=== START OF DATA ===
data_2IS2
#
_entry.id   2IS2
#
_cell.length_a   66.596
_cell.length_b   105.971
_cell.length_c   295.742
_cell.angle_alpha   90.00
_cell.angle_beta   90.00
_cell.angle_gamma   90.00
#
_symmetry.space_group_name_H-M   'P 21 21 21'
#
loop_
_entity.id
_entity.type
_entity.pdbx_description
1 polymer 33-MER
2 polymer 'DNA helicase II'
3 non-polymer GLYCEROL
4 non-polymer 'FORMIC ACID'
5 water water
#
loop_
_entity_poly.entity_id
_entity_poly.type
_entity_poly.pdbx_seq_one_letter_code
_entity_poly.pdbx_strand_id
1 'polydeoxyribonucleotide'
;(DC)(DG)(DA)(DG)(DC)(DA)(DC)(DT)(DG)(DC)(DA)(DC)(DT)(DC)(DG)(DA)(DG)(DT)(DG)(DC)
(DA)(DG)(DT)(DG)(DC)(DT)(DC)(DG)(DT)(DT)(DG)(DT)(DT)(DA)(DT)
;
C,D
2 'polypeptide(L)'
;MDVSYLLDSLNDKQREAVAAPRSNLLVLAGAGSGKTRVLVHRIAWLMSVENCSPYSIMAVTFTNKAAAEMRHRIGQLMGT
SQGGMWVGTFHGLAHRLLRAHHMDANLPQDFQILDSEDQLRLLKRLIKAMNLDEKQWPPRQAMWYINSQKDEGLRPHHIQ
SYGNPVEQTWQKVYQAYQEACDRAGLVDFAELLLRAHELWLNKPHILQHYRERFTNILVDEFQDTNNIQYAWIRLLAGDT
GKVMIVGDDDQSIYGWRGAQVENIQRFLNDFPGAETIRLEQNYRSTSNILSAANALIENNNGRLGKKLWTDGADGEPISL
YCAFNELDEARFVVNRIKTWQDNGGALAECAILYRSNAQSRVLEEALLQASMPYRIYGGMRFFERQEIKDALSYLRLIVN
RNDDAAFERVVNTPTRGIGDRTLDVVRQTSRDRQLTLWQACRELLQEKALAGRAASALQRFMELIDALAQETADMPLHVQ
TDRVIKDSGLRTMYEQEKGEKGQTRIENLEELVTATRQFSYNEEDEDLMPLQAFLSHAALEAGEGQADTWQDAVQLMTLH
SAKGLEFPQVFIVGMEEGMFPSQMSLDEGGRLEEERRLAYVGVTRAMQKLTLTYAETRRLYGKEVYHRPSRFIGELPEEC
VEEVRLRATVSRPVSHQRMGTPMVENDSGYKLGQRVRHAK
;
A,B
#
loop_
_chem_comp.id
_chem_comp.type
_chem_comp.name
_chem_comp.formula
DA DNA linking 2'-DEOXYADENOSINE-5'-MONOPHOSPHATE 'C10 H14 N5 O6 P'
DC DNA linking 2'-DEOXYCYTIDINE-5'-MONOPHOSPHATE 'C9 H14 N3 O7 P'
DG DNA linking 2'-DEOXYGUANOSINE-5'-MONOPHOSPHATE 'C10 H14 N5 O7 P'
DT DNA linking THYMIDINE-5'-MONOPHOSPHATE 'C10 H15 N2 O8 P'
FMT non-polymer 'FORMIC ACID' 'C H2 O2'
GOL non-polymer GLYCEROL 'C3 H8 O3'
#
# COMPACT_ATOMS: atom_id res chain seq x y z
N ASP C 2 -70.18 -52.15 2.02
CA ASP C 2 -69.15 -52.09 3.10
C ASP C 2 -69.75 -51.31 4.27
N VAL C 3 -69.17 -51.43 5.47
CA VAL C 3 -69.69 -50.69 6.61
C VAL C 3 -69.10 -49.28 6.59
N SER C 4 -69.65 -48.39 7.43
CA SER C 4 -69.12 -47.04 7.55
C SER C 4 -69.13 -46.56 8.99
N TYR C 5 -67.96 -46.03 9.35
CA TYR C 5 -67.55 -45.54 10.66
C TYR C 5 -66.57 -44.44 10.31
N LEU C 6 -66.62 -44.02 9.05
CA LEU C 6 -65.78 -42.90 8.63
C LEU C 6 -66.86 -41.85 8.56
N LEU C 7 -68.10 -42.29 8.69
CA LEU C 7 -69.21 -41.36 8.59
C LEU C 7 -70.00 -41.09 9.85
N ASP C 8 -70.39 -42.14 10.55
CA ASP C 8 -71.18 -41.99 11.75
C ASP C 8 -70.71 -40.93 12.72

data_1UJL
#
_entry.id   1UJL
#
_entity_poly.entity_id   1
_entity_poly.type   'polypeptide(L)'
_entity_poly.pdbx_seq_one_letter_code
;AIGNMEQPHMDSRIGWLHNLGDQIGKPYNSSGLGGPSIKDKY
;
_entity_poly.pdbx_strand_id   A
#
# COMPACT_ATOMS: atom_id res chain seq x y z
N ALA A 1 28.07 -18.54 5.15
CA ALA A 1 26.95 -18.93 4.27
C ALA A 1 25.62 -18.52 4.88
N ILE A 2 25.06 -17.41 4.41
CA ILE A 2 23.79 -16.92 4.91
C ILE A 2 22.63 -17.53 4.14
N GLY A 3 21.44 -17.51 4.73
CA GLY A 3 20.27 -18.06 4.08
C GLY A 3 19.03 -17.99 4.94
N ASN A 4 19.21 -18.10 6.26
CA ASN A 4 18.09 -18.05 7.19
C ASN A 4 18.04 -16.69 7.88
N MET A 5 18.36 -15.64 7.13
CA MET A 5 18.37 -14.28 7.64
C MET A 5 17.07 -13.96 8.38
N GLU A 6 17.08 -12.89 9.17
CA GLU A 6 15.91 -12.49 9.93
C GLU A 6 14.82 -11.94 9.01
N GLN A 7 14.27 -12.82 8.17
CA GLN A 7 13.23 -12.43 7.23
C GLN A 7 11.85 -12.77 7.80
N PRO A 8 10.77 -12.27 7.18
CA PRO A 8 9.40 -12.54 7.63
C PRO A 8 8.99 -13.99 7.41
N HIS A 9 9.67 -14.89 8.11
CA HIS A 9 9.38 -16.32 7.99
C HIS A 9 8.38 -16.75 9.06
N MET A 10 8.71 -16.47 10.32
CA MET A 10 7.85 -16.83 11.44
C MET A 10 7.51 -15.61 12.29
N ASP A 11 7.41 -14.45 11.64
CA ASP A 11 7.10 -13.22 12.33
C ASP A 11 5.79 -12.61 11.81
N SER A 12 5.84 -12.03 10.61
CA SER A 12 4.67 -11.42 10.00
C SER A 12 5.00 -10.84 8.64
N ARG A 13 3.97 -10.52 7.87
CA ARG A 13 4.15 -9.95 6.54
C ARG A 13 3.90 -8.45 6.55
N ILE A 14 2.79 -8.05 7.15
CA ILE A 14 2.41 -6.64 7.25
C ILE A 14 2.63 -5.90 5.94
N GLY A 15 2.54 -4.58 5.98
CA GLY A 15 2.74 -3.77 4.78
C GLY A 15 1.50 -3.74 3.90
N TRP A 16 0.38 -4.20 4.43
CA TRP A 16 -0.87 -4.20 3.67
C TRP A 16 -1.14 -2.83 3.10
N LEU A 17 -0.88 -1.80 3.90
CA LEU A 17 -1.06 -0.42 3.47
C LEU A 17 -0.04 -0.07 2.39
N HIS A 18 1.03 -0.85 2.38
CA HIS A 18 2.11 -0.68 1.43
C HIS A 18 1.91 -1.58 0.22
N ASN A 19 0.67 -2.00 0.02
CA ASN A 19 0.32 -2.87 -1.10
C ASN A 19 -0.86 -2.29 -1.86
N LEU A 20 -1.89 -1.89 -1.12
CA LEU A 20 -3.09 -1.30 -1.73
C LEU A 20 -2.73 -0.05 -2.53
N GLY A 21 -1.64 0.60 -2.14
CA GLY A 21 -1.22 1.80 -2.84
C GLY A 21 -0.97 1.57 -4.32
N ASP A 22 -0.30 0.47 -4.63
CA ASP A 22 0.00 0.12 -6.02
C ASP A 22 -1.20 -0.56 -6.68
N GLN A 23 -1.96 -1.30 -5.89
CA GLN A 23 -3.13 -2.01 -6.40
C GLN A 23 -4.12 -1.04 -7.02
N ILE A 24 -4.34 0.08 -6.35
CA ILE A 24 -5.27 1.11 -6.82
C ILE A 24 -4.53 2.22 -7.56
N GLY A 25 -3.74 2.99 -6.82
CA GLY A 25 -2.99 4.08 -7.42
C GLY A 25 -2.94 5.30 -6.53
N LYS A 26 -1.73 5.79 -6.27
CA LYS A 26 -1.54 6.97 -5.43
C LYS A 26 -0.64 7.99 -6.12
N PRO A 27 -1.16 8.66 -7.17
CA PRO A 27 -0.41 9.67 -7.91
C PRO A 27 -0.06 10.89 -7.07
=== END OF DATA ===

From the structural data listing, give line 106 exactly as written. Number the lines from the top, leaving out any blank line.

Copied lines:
CA MET A 5 18.37 -14.28 7.64